• Airplane Mode (automatic): Everyone who travels a lot and has a plane routine can take advantage of this—you might want to set your playback destination to your headphones, start a playlist, and be reminded to change the time on your phone.

  • Do Not Disturb (automatic): Turning Do Not Disturb on or off can run a shortcut. You can use the Bedtime mode, or the Schedule feature found in Settings to toggle Do Not Disturb on and off automatically, or control it manually. All these events trigger your shortcut.

Power State

New in iOS 14, you can run Shortcuts based on the power state of your device:

  • Low Power Mode (automatic): Usually when we get into low power mode, it’s at the most inconvenient of times—when we need to stay in touch with people. I like to use the trigger of low power mode being enabled to send a message to those who usually need to know, so they are aware that if I stop answering messages it’s because I ran out of battery!

  • Battery Level (automatic): If you want to enable low power mode at 30% instead of 20%, you can use this trigger to do so, or to send a trusted contact a message when your battery level reaches a specific number.

  • Charger (automatic): Want to disable low power mode as soon as you put your device on charge? Or pause your music playback when you it off charge? This trigger can let you do either of those.

Accessibility

These triggers for automation are not found in the Shortcuts app—they’re accessibility features which you can also use to run a shortcut if you so choose. To find them look inside Settings > Accessibility.

AssistiveTouch

In addition to the triggers in the Shortcuts app, there are several accessibility features that can run Shortcuts too. You can access the Touch options and enable AssistiveTouch. If you then customize the top-evel menu you can choose shortcuts to appear here and then run them easily. On a device with a pointing device attached, this menu usually appears when you right-click (or Control-click), which puts them right under your fingers.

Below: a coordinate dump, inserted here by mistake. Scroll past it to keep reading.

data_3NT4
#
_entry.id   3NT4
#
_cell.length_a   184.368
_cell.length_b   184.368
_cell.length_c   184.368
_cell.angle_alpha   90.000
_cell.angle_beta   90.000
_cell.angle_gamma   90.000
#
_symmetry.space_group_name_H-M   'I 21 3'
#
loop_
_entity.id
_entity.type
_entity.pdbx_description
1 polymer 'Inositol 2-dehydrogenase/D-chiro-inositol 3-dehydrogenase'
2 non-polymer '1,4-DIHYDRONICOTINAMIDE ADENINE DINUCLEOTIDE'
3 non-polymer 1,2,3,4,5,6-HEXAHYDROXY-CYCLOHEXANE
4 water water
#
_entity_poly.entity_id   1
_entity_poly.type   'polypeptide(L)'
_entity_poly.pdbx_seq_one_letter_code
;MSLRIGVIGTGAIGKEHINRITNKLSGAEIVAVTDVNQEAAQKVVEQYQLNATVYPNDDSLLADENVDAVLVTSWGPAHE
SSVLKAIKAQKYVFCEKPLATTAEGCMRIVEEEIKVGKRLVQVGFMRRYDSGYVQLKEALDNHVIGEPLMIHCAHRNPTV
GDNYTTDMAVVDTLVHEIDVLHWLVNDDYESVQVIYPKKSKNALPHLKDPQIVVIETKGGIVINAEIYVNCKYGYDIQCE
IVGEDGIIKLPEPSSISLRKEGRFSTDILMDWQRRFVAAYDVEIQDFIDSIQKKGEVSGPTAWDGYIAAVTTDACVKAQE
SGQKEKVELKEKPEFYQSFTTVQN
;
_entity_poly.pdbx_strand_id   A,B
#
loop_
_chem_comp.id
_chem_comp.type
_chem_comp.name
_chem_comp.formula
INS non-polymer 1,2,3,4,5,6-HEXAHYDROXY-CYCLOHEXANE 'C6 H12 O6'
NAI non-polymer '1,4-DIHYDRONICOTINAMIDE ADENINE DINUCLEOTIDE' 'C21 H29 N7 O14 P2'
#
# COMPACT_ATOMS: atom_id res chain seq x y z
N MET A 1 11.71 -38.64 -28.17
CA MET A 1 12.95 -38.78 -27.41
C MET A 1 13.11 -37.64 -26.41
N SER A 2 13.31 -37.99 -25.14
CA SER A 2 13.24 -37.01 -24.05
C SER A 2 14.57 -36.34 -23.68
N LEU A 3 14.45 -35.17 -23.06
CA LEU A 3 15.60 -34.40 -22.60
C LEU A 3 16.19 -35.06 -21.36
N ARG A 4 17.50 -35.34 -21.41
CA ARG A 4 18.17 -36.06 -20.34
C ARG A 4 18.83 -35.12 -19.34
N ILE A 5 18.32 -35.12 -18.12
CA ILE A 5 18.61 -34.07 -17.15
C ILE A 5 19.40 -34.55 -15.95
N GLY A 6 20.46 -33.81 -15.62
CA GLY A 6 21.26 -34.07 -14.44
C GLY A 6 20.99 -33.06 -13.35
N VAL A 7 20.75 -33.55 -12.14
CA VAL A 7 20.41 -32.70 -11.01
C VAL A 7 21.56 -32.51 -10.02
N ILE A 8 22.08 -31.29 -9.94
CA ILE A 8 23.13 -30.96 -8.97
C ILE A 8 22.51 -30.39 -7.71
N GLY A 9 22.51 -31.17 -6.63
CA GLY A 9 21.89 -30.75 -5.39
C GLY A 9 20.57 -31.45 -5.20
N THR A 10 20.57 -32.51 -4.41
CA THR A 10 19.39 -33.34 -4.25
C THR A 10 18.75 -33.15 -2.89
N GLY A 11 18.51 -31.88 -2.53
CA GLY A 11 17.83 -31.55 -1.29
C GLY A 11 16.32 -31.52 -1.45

Back Tap

Imagine, you tap the back of your iPhone three times and it gets you directions to your next calendar event, or two taps opens up an input for you to add to your grocery list. At the bottom of the Touch settings, you can enable Shortcuts or a variety of other options to run when you tap the back of your device.

Get Automation Recommendations

The Gallery tab in Shortcuts contains a whole new section called Automation Suggestions. These are based on the activities you do on your device—for example, mine recommends running a Shortcut that I use every morning at 7 A.M. every day. Tap any of the suggestions to add the automation to your device, and if possible with the automation trigger, toggle off Ask When Run for a fully automated solution.

Make Your First Shortcut with a Personal Automation

It’s time to have some fun! Here’s how to create your first personal automation:

  1. Open the Automation tab. If you’ve already created at least one automation, you’ll see a plus button in the top-right corner—tap it.

  2. Tap Create Personal Automation.

  3. Tap Time of Day and change the time to a few minutes after now.

  4. Tap the Search box, and search for Speak Text. Tap this to add it to your shortcut.

  5. Tap Text in the Speak Text action and type Rosemary says hello (Figure 10).

Figure 10: The speak text action set up for our automation.

Now, at the time you selected, a notification (similar to the one shown in Figure 9) will pop up and ask if you want to run your shortcut. If you open the notification, your device will say “Rosemary says hello”!

Home Automations

The purpose of a home automation is to control your home—lights, thermostat, and other HomeKit devices. Home automations are available to anyone in your family via iCloud Family Sharing, and even if they never use the app themselves, automations you create will be available to them. Like automations in the Home app, home automations in Shortcuts let you automate your home—but you have more control over what actions happen and if they happen. If you want to learn more about home automation then I highly recommend Take Control of Apple Home Automation by Josh Centers.

When you first create an automation with a Home trigger, it prompts you with the same things you see in the Home app—buttons to toggle lights on and off, temperature and fan controls, and more (all of this requires you to have the right devices in your house). Besides buttons you also have scenes, which control multiple accessories. We won’t use these; instead, scroll to the bottom of the screen and tap Convert to Shortcut (see Figure 11). The shortcut pre-populates with an action to set a HomeKit scene for you. You can delete this action and search through the available actions to build a shortcut that meets your needs.